One of the greatest feelings in hoops is willing your team to a win almost single-handedly. An overwhelming confidence floods the veins. The pressure, the noise, the eyes of hungry defenders and their clapping hands all seem to slip away. There’s just one thought on repeat: the ball falling through the net. The night is March 8, 2024.

Inside the green-accented gym of Myers Park High School in Charlotte, NC, stands 6-7 senior Isaiah Evans. In front of him, a sea of white t-shirts screaming obscenities. But here’s the thing: Slim—one of his many monikers—was bred for this environment. Hell, he lives for it.  

The nation’s No. 13 overall prospect in the Class of 2024 (via 247 Sports) is simply built different. Nights like these are filled with overwhelming expression and talking mad trash to the crowd—only after it’s been dished his way. With his tongue swaying from side to side as he begins to unfurl a contested side-step middie, it’d be a good business decision to just get out of the way. Though there are few—very few—who have been successful doing so.

Draped in his royal blue and red North Mecklenburg threads, the future Duke Blue Devil pulled his squad across the finish line against the defending 4A state champions in a tension-filled atmosphere that rivaled the Drake/Kendrick Lamar beef. And yet, Showtime Slim enacted a masterpiece: 48-piece no fries—21 of them in a row during the second half.

“I always had an energetic feel toward me, but I really started getting real active my sophomore year, right after that ninth-grade summer,” Evans says. “I was really taking it personal.”

After being placed on the JV team during his freshman year, Evans spent the entirety of the following summer grinding his way into the varsity rotation as a sophomore. In Slim’s words, “It was time to activate.” After flipping the switch two years ago, the 18-year-old forward now holds the title of one of the most lethal scorers in his class. Gatorade State Player of the Year in North Carolina, McDonald’s All-American, reigning state champion and SLAM All-American—the list of accolades has only cemented his legacy.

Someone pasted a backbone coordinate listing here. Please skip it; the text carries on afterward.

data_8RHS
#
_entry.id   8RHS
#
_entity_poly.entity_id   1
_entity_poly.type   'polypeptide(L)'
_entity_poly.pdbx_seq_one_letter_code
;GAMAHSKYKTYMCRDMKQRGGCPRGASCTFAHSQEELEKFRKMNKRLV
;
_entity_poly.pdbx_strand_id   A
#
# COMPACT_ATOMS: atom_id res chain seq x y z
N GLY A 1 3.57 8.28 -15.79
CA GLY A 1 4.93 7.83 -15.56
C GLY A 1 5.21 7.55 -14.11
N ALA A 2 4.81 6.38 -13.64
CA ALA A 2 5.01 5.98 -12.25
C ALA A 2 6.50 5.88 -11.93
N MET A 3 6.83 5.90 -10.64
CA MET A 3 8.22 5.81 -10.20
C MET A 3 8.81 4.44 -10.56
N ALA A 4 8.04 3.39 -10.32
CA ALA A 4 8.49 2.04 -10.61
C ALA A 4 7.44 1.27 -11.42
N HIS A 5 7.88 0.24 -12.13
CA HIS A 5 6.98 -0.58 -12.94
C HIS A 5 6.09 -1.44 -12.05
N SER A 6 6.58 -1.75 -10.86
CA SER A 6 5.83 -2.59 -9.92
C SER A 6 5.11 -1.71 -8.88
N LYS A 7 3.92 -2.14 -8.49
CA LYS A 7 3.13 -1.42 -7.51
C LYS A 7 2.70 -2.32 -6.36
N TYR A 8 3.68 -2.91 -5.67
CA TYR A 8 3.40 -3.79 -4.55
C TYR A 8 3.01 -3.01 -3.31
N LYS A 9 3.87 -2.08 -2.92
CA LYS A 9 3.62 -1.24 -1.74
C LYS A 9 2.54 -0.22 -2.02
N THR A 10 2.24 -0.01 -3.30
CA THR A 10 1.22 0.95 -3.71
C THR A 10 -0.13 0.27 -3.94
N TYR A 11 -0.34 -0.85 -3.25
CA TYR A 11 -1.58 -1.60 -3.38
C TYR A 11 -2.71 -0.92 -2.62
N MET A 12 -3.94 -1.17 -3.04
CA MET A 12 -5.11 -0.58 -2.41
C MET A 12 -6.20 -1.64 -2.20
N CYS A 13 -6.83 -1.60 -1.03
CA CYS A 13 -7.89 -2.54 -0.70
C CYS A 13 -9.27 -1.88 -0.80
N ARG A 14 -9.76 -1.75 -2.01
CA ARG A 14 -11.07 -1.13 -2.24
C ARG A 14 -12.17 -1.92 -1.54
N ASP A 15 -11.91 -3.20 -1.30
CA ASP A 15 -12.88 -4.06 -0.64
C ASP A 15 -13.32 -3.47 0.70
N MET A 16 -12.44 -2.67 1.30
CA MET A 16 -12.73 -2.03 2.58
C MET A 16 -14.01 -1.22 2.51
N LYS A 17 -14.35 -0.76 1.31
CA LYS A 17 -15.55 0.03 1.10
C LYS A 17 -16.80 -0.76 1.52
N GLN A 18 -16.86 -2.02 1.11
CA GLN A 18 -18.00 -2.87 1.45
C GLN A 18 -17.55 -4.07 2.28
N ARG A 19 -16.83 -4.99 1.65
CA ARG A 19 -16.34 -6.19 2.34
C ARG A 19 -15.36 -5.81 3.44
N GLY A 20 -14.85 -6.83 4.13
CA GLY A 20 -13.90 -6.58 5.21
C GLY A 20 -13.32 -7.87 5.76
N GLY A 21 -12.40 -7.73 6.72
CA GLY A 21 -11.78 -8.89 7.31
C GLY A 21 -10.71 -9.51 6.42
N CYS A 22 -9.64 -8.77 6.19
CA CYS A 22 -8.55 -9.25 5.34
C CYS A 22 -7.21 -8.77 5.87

It was just over a month into his sophomore campaign before the major college offers began to trickle in, transitioning quickly into a downpour. While his peers began to stack themselves on prep school rosters, Slim chose to stay home, finishing the last of his high school days in the city that raised him. 

“Once I had gotten those first couple of offers [my] sophomore year, there wasn’t really any reason to leave,” Evans says. “You’re playing a national schedule every year, you’re going to these tournaments with these top teams, so I’m going to gain exposure. And I feel like I’m getting better year by year, so what’s the point in leaving?”

After pouring in 23 points—including four treys—Evans’ journey in his hometown was cemented with an undefeated season and the 2024 state championship. While visions of Cameron Indoor and hostile enemy crowds are in the near future, Evans knows he’ll miss the memories of those lively Friday nights when he bent the game to his will. But there’s still one solvent, a memento of his legacy. 

After igniting North Carolina’s historic basketball community as its latest homegrown star, Evans was cemented in North Mecklenburg history by having his jersey retired at the end of April. He let us in on the honor when we spoke. 

“A lot of people don’t know this, but I’m going to be the first and last person to wear No. 0 [at North Meck]. It really meant a lot to me.”

Portraits by Luke Schlaifer.


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